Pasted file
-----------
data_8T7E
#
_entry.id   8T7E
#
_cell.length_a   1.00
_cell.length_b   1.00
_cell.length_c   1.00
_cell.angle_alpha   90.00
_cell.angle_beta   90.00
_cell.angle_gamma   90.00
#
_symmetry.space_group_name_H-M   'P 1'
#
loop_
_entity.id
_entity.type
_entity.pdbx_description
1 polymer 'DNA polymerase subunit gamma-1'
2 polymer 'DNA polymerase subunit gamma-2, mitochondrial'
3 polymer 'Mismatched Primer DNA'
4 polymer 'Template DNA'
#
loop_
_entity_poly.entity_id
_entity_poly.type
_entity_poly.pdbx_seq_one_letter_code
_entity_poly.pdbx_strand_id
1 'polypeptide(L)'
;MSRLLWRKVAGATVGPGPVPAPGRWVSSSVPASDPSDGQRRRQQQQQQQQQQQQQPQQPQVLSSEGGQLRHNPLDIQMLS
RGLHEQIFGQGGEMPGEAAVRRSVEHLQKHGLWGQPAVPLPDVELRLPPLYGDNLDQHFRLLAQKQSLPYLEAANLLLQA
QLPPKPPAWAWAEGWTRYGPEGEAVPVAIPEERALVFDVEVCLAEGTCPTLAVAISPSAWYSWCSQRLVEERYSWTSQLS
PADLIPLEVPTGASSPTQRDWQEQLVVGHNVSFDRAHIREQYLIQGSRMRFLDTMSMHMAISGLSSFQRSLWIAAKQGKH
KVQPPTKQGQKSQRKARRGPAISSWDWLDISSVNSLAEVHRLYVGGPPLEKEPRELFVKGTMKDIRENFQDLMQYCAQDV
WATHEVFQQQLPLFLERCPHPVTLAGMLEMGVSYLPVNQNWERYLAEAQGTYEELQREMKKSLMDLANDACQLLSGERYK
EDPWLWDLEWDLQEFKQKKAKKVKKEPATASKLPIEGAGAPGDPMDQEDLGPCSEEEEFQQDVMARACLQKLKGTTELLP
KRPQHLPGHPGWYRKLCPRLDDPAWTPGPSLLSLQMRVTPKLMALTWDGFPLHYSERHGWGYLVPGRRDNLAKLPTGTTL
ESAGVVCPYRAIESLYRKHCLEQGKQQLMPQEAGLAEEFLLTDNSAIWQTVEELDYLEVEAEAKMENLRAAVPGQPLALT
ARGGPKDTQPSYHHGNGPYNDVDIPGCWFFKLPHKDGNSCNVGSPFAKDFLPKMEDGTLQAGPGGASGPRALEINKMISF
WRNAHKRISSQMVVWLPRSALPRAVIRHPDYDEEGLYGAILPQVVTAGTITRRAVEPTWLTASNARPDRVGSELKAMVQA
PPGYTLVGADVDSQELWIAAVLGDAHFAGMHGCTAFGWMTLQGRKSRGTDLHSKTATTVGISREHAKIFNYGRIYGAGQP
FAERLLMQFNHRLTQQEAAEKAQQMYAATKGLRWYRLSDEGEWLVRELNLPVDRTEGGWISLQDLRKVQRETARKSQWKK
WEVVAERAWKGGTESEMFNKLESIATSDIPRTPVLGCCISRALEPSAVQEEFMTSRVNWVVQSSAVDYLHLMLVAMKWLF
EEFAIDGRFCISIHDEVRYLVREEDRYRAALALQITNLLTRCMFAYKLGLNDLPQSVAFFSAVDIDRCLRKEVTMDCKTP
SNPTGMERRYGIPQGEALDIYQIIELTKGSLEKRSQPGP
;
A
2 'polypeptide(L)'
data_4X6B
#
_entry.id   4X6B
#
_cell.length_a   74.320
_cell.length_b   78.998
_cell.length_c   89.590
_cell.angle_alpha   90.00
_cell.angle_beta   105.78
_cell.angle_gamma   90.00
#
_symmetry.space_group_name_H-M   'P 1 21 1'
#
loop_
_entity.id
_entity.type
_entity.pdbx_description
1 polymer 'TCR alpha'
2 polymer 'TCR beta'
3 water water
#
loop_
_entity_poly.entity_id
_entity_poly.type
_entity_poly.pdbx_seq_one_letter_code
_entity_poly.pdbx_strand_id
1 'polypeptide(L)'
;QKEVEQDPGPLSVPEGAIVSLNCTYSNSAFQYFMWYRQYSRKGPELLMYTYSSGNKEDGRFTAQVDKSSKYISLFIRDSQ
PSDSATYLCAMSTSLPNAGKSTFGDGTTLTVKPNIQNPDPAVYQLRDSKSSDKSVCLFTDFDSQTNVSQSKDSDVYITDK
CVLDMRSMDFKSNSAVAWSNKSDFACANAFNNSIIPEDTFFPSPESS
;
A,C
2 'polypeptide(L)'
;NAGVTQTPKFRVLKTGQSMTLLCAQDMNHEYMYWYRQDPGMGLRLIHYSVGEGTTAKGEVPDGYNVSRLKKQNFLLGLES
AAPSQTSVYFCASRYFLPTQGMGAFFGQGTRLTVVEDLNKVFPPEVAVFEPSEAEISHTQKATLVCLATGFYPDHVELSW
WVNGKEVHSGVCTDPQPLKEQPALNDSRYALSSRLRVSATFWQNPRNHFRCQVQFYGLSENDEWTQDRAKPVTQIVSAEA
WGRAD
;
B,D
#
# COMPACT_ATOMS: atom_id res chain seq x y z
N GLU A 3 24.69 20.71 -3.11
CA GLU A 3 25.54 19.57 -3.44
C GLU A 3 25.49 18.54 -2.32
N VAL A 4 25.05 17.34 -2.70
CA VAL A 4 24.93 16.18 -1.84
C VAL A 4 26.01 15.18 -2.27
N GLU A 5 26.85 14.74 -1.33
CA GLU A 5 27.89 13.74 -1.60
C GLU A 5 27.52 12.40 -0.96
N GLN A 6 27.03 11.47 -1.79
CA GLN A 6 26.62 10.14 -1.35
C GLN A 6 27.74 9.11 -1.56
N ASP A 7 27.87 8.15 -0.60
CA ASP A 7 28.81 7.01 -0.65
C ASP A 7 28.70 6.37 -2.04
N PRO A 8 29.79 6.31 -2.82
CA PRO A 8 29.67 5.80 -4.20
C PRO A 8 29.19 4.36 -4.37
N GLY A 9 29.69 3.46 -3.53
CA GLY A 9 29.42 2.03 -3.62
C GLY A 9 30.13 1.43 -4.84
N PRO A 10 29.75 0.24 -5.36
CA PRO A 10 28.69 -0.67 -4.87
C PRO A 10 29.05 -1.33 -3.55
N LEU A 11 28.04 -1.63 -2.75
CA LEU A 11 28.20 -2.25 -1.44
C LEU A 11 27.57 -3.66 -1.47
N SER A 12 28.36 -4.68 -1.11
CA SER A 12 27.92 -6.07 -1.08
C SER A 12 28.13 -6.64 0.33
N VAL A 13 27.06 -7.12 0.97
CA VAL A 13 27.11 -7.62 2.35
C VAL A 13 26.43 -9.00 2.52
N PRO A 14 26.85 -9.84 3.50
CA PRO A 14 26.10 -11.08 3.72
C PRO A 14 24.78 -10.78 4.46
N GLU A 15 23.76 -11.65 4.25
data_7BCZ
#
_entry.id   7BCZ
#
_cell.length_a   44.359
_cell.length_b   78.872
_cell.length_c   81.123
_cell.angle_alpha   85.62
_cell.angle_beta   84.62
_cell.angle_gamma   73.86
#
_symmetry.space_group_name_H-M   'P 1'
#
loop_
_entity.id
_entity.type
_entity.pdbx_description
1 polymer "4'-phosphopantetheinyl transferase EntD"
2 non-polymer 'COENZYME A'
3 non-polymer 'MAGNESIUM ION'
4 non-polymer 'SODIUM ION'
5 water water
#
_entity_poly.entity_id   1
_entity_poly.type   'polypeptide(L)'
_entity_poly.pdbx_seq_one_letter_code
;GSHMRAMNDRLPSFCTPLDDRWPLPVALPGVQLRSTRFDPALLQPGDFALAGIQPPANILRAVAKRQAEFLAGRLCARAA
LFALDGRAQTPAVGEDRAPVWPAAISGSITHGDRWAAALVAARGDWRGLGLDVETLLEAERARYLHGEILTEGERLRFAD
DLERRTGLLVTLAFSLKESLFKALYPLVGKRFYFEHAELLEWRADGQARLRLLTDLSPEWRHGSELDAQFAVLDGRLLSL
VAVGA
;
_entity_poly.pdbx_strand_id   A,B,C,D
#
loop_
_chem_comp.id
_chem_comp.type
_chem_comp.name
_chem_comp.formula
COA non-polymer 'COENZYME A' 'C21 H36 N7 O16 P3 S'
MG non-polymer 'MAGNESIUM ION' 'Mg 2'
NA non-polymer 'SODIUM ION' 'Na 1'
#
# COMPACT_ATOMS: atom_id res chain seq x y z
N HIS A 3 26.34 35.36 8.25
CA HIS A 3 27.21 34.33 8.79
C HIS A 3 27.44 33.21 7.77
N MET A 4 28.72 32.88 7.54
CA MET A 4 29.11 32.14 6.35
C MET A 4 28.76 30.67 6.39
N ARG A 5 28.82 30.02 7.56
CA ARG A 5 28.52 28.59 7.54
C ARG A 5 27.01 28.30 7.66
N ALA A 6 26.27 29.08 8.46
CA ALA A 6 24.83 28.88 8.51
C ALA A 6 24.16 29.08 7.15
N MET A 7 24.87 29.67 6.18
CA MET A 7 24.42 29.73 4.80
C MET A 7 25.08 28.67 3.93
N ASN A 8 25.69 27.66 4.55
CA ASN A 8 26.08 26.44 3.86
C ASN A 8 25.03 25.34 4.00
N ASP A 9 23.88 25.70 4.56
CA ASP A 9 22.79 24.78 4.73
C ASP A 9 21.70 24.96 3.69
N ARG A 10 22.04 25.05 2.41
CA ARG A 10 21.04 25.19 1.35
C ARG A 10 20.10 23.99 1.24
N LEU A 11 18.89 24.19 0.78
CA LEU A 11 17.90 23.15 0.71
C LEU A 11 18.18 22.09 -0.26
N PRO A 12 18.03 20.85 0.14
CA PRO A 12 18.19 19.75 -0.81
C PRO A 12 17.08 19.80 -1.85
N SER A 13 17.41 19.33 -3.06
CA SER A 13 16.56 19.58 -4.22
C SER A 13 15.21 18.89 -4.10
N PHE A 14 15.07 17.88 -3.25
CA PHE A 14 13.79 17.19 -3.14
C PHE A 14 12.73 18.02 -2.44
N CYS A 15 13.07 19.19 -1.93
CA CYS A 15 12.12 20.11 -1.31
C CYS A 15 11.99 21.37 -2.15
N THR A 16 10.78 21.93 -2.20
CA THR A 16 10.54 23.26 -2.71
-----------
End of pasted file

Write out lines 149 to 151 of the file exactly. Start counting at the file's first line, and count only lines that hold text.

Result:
_entity_poly.entity_id   1
_entity_poly.type   'polypeptide(L)'
_entity_poly.pdbx_seq_one_letter_code